The player: Ron Yekutiel, chairman and CEO of Kaltura, an open-source online video platform and service
The play: Kaltura is aiming to be the Linux of online video platforms and offers a video player, syndication, delivery and other standard Internet TV services on an open-source basis. That means the source code for those tools is free for anyone to use, integrate with, enhance and develop upon. “Every industry has its open-source leader. We are doing that for online video,” Mr. Yekutiel said.
The pitch: The promise behind an open-source platform is its ability to spur innovation quickly. Because Kaltura’s technology and tools are not proprietary, anyone can develop and build additional functionality into the platform for others to use. “The fact that it is so flexible enables integration points for media companies, social networking and integration into existing platforms,” Mr. Yekutiel said.
In the mix: Kaltura’s clients include telenovela producer Dori Media, PBS station WNET-TV in New York, WordPress, Coca-Cola, Universal Studios, Lionsgate, Metacafe and Wikimedia Foundation. Under the Wikimedia deal, Kaltura’s open-source video development tools will be accessible to anyone updating and creating Wikipedia entries, giving online video capability to the popular Web encyclopedia.
Kaltura competes with Internet TV technology firms Brightcove, FeedRoom and PermissionTV, but its competitive differentiator is being an open-source solution.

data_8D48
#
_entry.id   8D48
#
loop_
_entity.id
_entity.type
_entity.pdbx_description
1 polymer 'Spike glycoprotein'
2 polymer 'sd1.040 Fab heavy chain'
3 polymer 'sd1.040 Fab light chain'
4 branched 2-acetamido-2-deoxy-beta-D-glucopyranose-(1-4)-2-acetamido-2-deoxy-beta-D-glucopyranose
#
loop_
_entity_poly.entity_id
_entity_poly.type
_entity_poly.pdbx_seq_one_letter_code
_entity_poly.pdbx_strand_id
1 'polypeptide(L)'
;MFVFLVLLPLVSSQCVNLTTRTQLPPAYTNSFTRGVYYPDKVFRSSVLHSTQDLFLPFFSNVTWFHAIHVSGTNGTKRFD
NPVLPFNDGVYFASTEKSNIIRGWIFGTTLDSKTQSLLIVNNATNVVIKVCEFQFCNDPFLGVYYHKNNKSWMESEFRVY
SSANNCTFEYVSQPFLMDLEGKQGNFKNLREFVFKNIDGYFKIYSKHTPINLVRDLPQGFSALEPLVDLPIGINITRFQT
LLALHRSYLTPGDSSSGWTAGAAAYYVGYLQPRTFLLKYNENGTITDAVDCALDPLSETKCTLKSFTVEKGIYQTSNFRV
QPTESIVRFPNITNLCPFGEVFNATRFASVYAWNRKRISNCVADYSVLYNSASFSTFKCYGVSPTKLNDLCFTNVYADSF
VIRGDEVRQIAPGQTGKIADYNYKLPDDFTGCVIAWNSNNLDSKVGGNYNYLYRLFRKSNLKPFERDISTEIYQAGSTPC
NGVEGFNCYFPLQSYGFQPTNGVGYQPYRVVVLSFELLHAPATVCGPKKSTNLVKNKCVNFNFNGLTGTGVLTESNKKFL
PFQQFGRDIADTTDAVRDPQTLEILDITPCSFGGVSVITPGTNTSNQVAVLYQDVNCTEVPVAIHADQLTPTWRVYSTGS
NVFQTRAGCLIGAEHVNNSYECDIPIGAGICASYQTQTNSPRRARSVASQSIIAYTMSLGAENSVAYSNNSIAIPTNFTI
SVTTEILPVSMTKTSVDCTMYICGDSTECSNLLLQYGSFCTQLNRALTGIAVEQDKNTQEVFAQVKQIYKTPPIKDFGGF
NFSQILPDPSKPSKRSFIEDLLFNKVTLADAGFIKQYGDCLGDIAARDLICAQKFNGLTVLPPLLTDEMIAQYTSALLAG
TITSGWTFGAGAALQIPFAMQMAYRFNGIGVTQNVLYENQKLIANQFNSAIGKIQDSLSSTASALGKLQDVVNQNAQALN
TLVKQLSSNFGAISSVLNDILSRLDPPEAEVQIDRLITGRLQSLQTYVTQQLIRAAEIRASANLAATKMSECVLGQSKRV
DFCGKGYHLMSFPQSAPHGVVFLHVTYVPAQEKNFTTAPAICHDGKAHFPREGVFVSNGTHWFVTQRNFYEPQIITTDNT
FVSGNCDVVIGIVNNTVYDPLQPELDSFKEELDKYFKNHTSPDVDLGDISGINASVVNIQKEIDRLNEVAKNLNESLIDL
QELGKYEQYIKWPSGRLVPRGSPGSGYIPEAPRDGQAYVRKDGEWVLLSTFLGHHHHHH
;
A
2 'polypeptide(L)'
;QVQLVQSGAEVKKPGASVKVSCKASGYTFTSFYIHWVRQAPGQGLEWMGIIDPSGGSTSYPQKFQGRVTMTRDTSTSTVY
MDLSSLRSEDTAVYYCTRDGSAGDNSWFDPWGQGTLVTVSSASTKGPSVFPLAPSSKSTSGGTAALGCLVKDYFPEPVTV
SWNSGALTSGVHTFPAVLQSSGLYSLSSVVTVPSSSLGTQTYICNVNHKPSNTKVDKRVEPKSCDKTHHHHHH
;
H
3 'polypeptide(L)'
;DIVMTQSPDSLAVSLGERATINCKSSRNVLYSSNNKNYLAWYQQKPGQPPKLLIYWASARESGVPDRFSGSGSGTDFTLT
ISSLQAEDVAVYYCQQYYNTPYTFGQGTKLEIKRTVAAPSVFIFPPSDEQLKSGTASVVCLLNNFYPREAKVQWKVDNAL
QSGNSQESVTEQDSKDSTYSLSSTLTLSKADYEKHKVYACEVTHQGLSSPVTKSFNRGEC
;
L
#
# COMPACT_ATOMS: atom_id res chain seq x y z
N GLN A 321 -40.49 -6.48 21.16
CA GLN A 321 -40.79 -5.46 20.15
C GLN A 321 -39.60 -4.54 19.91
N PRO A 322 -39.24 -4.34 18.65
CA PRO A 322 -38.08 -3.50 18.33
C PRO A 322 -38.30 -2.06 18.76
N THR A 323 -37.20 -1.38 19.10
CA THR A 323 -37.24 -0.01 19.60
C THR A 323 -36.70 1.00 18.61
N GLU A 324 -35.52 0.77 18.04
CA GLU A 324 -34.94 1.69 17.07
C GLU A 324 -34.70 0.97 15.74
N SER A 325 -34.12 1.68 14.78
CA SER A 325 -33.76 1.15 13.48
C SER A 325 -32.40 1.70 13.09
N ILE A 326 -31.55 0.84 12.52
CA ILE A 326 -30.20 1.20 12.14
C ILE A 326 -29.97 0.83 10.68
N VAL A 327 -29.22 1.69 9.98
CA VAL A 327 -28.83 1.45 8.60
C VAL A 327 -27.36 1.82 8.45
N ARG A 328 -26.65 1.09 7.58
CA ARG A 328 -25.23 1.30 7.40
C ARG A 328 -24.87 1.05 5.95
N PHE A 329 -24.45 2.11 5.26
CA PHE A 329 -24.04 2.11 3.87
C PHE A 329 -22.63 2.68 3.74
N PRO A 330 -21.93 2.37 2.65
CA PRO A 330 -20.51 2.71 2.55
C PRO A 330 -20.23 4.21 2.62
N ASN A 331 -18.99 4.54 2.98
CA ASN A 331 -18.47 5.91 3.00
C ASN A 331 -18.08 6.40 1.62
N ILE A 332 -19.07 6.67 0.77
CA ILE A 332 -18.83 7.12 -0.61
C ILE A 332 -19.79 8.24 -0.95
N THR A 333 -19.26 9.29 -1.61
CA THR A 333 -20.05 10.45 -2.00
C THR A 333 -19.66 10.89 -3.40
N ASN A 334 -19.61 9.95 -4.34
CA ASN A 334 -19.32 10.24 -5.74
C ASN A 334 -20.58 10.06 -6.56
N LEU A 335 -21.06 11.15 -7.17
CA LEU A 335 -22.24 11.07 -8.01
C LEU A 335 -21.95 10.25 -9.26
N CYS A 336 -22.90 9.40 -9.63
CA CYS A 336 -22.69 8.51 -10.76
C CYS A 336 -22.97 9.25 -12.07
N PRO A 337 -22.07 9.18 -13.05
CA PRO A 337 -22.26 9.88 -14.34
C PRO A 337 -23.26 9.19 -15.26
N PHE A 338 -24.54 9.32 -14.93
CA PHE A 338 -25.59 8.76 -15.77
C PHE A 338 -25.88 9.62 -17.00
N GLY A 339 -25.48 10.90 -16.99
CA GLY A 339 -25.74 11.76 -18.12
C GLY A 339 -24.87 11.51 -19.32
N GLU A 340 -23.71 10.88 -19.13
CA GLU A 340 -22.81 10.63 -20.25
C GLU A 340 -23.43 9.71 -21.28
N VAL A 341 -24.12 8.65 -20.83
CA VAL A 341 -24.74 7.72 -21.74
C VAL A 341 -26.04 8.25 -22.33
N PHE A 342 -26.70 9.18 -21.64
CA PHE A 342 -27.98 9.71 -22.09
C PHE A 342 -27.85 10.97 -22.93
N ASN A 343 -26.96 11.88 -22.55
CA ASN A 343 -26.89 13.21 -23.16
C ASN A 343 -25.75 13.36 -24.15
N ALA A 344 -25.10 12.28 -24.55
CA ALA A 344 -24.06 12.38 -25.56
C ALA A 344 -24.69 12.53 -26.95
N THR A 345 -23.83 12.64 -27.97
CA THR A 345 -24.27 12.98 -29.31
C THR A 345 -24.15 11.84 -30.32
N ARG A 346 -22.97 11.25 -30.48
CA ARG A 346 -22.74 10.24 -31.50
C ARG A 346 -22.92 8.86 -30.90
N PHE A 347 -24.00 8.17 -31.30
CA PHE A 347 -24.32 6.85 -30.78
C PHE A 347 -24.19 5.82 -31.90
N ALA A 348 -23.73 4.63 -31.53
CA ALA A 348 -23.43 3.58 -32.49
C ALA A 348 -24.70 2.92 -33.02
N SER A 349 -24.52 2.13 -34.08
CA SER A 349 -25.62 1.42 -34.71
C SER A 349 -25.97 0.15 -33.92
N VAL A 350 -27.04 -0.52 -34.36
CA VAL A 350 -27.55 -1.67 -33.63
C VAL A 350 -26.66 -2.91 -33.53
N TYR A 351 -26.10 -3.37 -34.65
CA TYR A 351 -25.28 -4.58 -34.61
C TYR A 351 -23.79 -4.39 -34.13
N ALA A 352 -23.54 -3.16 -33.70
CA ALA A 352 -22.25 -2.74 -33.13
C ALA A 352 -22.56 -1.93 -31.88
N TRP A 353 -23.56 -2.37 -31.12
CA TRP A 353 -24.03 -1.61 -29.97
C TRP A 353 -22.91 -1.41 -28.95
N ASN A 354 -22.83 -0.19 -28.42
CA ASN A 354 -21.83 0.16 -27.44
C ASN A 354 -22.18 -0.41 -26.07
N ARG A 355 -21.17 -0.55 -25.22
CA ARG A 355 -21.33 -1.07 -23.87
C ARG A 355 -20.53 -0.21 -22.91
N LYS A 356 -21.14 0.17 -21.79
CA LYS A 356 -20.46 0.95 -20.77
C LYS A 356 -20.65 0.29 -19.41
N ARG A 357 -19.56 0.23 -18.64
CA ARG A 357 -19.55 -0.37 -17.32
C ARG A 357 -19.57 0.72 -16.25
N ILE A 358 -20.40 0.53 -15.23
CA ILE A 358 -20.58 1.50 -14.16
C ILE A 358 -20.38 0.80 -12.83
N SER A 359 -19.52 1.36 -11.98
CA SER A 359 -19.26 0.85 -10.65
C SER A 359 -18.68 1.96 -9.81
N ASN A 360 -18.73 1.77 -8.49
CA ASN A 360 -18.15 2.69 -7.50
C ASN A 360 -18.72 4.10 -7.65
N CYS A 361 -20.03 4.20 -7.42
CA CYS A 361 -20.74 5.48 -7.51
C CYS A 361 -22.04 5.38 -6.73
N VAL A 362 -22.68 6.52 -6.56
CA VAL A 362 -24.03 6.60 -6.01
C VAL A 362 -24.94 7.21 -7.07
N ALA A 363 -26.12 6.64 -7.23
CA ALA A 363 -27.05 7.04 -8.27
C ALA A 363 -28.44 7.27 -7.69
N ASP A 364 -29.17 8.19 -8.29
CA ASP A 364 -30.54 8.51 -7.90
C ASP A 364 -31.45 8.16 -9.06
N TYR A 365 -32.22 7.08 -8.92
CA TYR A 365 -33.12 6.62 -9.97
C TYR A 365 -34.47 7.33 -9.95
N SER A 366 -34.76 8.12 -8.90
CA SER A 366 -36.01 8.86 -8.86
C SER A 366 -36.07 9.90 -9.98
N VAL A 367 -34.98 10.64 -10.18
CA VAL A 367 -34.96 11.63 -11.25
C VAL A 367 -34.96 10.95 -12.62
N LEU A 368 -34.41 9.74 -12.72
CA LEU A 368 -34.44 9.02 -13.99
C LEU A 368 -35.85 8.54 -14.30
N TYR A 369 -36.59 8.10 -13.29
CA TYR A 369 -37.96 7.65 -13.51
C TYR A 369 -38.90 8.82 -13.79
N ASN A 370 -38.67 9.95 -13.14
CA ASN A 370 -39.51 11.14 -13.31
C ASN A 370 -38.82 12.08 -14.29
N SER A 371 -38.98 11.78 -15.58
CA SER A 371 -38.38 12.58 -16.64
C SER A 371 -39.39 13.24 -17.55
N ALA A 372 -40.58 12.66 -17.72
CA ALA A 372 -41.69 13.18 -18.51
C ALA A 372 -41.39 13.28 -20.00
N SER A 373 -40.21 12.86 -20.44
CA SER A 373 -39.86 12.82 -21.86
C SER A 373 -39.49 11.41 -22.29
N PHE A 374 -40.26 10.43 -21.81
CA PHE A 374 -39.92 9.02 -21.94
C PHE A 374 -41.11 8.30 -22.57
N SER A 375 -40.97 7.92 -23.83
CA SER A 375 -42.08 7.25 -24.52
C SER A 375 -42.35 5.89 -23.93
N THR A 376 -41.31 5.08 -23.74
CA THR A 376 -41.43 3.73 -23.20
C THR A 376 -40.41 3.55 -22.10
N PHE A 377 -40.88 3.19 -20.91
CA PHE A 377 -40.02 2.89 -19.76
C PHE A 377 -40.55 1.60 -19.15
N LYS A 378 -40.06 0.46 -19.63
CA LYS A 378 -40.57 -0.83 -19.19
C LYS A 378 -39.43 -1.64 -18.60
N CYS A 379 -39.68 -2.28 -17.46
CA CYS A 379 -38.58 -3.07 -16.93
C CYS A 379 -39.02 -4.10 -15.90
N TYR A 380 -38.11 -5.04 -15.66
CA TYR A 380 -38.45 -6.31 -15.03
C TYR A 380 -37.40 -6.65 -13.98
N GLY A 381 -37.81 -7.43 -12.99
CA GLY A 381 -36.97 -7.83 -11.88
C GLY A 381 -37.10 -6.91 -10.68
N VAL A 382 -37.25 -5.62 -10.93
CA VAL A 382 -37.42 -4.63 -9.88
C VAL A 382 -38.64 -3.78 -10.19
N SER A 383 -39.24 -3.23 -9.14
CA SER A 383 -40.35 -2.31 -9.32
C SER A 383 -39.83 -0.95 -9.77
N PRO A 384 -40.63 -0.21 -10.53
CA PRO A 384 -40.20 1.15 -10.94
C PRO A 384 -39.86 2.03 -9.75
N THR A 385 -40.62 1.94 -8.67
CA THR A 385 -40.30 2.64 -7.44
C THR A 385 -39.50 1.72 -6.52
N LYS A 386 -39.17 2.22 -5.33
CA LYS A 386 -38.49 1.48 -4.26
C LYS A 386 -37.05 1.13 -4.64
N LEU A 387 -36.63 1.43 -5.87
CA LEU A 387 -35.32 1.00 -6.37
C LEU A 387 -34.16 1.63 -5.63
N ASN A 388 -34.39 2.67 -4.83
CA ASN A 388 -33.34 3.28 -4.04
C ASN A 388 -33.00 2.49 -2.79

The money guys: The platform itself is free for anyone to use. Additional capabilities such as maintenance and support, as well as streaming, hosting, syndication and ad serving, are included in a license fee that is below the industry average, Mr. Yekutiel said. The company likely will be profitable in 2010. Kaltura raised $2 million in venture funding from Avalon Ventures in a first round and an undisclosed amount from 406 Ventures and Avalon in a second round.
The pros: Because an open-source solution enables anyone to create additional features, costs for research and development are lower. “It takes less time and we have more opportunities and need less people in-house because other companies are developing and designing new applications for us,” he said.
The cons: Despite offering a different value proposition from competitors, Kaltura is squaring off against entrenched Internet TV technology providers like Brightcove, PermissionTV, thePlatform and others.
Backstory: Mr. Yekutiel founded the company in 2006 and launched it in 2007 with offices in New York and Israel.
Background: Mr. Yekutiel was born in Israel and raised in both Israel and the United States, including Northern California. He is a serial entrepreneur and also the co-founding director and vice president of the Canada-Israel Chamber of Commerce and chairman of the Israeli Business Forum in Canada. He earned a master’s degree in business from the University of Pennsylvania and lives in New York.
Who knew? While traveling around the world in 1998, Mr. Yekutiel spent several months living with remote tribes in Papua New Guinea and the Amazon.